Mistrust fosters oversight arms race
Lawmakers and acquisition leaders compete on measures to improve contractor oversight
- By Matthew Weigelt
- May 02, 2008
Bush administration officials are rushing to rewrite a procurement rule that contains an ethics loophole they said they hadn’t noticed before it became a federal regulation. That loophole exempts contractors who perform government work overseas from complying with some ethics reporting rules.
Meanwhile, Congress is hurrying to close the same loophole. On April 23, the House passed the Close the Contractor Fraud Loophole Act (H.R. 5712) after some House members scolded administration officials for creating a bad regulation.
“It’s weak ground when your defense to conspiracy is a plea of incompetence,” Rep. Peter Welch (D-Vt.), who introduced the bill, told reporters. “I don’t trust the Bush administration on this.”
Saying they can’t trust regulatory officials to do their jobs, Welch and other lawmakers have turned to legislative action to make contractors more accountable. With lawmakers and acquisition leaders working on measures to improve contractor oversight, their work often overlaps. However, some political observers say the action on Capitol Hill might be making regulators work harder — and faster — to show Congress they have a common interest in better oversight of contractors.
“We are doing something” about the ethics loophole, Paul Denett, administrator of the Office of Federal Procurement Policy, told a House subcommittee April 15. Denett said he would personally expedite the regulatory process to close the overseas ethics exemption.
“Give us a turn at bat,” Denett said. “You’ll be pleased with the outcome.”
A Federal Acquisition Regulation rule approved in November 2007 required contractors to voluntarily report fraud and abuses, post inspectors general hotline posters and have a business code of ethics. However, the rule exempted contractors that perform work overseas.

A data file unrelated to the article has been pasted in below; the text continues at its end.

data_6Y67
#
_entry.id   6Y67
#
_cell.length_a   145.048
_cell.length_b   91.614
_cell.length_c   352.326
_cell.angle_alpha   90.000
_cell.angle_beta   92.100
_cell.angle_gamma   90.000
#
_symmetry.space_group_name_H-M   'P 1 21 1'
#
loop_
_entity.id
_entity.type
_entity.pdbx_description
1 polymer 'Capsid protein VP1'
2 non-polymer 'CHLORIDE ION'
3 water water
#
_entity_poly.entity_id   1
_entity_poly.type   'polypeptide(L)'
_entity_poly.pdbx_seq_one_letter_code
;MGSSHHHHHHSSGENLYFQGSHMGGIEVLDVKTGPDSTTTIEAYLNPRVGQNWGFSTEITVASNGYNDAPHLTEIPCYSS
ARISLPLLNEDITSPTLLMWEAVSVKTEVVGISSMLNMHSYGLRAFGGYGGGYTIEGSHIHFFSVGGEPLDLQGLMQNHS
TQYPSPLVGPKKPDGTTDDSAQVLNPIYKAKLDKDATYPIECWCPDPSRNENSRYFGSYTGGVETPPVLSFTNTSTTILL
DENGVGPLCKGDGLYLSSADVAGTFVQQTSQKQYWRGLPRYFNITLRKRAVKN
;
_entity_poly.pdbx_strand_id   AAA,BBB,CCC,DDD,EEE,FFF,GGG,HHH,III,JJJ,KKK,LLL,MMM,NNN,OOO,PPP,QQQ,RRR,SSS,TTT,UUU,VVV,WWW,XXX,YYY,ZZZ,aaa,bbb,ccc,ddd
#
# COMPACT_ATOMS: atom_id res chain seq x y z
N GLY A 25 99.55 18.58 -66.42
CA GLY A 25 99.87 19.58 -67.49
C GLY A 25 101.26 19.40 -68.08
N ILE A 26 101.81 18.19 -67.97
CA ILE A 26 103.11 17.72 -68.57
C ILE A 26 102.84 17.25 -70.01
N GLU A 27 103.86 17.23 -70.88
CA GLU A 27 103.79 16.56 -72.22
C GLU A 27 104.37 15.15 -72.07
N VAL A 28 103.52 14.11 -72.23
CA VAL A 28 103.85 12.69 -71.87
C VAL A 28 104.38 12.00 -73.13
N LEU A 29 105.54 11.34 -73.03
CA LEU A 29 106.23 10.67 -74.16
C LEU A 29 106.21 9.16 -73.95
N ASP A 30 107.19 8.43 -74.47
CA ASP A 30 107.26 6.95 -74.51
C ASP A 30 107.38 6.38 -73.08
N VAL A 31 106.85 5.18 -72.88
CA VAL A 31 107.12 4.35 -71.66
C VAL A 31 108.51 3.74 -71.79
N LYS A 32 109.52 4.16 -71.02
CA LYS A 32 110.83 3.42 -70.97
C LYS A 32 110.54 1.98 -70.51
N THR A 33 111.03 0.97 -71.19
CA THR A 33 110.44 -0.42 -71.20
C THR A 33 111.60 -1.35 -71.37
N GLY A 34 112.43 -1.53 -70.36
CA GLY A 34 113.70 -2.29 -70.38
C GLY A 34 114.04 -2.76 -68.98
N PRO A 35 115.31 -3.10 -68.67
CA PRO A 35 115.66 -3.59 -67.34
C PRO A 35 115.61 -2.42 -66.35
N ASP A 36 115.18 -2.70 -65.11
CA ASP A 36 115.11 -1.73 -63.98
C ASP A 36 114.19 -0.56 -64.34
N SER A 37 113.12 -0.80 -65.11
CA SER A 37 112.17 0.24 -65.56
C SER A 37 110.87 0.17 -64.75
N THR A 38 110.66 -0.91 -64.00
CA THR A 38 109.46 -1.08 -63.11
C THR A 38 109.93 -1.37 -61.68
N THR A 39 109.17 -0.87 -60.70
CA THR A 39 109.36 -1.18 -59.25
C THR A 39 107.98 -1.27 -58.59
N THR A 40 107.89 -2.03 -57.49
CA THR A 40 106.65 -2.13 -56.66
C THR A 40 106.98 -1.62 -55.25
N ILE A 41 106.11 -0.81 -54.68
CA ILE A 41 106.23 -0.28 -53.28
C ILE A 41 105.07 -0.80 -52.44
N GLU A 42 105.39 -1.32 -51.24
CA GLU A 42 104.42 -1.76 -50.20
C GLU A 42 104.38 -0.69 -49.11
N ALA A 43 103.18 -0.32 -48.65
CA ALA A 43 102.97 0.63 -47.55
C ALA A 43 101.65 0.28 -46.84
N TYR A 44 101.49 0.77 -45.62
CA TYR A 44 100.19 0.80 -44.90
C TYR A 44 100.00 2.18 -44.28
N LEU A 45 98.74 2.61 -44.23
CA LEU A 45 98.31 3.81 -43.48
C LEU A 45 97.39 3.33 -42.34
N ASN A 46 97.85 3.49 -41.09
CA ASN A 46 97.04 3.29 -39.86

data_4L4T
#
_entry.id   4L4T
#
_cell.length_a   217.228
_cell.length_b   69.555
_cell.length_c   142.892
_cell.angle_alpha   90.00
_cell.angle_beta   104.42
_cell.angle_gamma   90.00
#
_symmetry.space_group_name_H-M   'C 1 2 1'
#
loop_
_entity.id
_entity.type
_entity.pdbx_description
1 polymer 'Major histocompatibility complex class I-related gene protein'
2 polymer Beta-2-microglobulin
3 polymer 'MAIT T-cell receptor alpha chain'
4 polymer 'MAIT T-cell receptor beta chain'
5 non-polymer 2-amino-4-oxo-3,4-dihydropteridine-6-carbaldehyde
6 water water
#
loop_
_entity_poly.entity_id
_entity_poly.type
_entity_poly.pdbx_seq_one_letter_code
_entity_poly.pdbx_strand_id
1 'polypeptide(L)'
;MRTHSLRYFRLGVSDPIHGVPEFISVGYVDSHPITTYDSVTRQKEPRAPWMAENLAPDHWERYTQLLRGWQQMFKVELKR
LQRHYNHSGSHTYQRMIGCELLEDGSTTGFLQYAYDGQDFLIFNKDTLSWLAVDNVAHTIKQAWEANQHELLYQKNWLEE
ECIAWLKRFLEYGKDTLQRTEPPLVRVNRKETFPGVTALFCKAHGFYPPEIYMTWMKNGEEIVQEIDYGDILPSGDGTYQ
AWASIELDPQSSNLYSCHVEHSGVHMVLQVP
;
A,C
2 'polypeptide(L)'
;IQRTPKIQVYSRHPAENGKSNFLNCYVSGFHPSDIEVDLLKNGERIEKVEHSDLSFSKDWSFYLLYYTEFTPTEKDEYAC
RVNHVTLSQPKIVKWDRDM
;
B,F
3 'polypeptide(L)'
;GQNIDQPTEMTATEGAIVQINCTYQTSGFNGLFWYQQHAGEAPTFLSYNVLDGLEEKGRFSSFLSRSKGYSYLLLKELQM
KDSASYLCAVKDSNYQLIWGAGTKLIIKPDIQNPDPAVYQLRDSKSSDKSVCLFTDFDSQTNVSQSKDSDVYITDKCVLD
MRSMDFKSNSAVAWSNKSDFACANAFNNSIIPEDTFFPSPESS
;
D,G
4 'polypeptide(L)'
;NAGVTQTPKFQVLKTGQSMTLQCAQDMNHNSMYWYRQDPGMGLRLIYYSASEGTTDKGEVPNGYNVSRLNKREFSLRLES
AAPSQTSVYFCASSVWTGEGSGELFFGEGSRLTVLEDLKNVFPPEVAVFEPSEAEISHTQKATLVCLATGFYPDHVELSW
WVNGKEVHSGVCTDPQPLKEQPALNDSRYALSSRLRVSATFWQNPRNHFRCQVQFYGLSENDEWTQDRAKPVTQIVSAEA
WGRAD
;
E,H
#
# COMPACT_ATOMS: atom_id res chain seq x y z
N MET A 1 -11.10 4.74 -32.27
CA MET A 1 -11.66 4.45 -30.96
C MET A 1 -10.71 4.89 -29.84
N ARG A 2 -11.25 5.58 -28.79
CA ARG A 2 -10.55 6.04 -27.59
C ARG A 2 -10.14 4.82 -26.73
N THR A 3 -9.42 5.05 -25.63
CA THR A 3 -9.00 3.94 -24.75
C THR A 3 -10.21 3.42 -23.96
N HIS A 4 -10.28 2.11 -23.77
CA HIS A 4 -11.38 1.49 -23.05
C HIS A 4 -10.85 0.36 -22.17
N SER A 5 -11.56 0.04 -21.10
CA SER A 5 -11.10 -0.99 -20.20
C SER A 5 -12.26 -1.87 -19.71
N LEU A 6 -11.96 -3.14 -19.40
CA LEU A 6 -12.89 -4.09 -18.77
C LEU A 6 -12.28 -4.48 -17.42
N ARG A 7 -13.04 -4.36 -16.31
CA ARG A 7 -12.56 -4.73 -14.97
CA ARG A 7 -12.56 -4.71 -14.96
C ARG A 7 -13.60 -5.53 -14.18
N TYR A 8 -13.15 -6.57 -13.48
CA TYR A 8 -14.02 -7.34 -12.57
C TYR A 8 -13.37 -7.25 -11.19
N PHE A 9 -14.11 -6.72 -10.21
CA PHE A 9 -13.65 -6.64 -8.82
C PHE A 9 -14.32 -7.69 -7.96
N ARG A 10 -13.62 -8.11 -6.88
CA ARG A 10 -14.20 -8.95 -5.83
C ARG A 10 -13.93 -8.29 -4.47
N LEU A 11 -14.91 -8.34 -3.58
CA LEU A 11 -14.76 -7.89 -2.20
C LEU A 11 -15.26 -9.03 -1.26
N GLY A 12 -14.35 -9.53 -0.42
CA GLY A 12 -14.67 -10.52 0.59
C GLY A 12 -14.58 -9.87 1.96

Administration officials said the ethics exemption for overseas contractors was a loophole that slipped passed numerous regulators and into federal procurement regulations by mistake. It was a drafting error, said David Drabkin, the General Services Administration’s acting chief acquisition officer.
Regulators hastily copied and pasted language from a long-standing Defense Department procurement regulation, which included the exemption. “They were in a hurry,” Drabkin said.
Procurement officials at the time were following directions from Sens. Joe Lieberman (I-Conn.) and Susan Collins (R-Maine), the chairman and ranking member, respectively, of the Homeland Security and Governmental Affairs Committee. The lawmakers wanted regulators to require agencies to post fraud hotline posters, and they wanted regulations to reflect DOD rules on reporting fraud and abuses. And that is what the regulators did, Drabkin said.
However, Denett’s and Drabkin’s explanation about the loophole left some lawmakers still unconvinced.
“I hope the administration makes good on its word and closes this loophole, but I’m mindful that it took congressional oversight and action to stir them into action,” Rep. Benny Thompson (D-Miss.), chairman of the Homeland Security Committee, said April 23 on the House floor.
On April 3, Welch introduced the bill to close the ethics exemption for overseas contracts. The House passed the bill April 23 by voice vote.
Reps. Henry Waxman (D-Calif.) and Tom Davis (R-Va.), chairman and ranking member of the Oversight and Government Reform Committee, agreed to give regulators six months after the bill became law to close the loophole on their own. After that, the statute would kick in.
Welch’s bill exemplifies a trend in which legislators and regulators are proposing legislation and regulations that essentially mirror each other.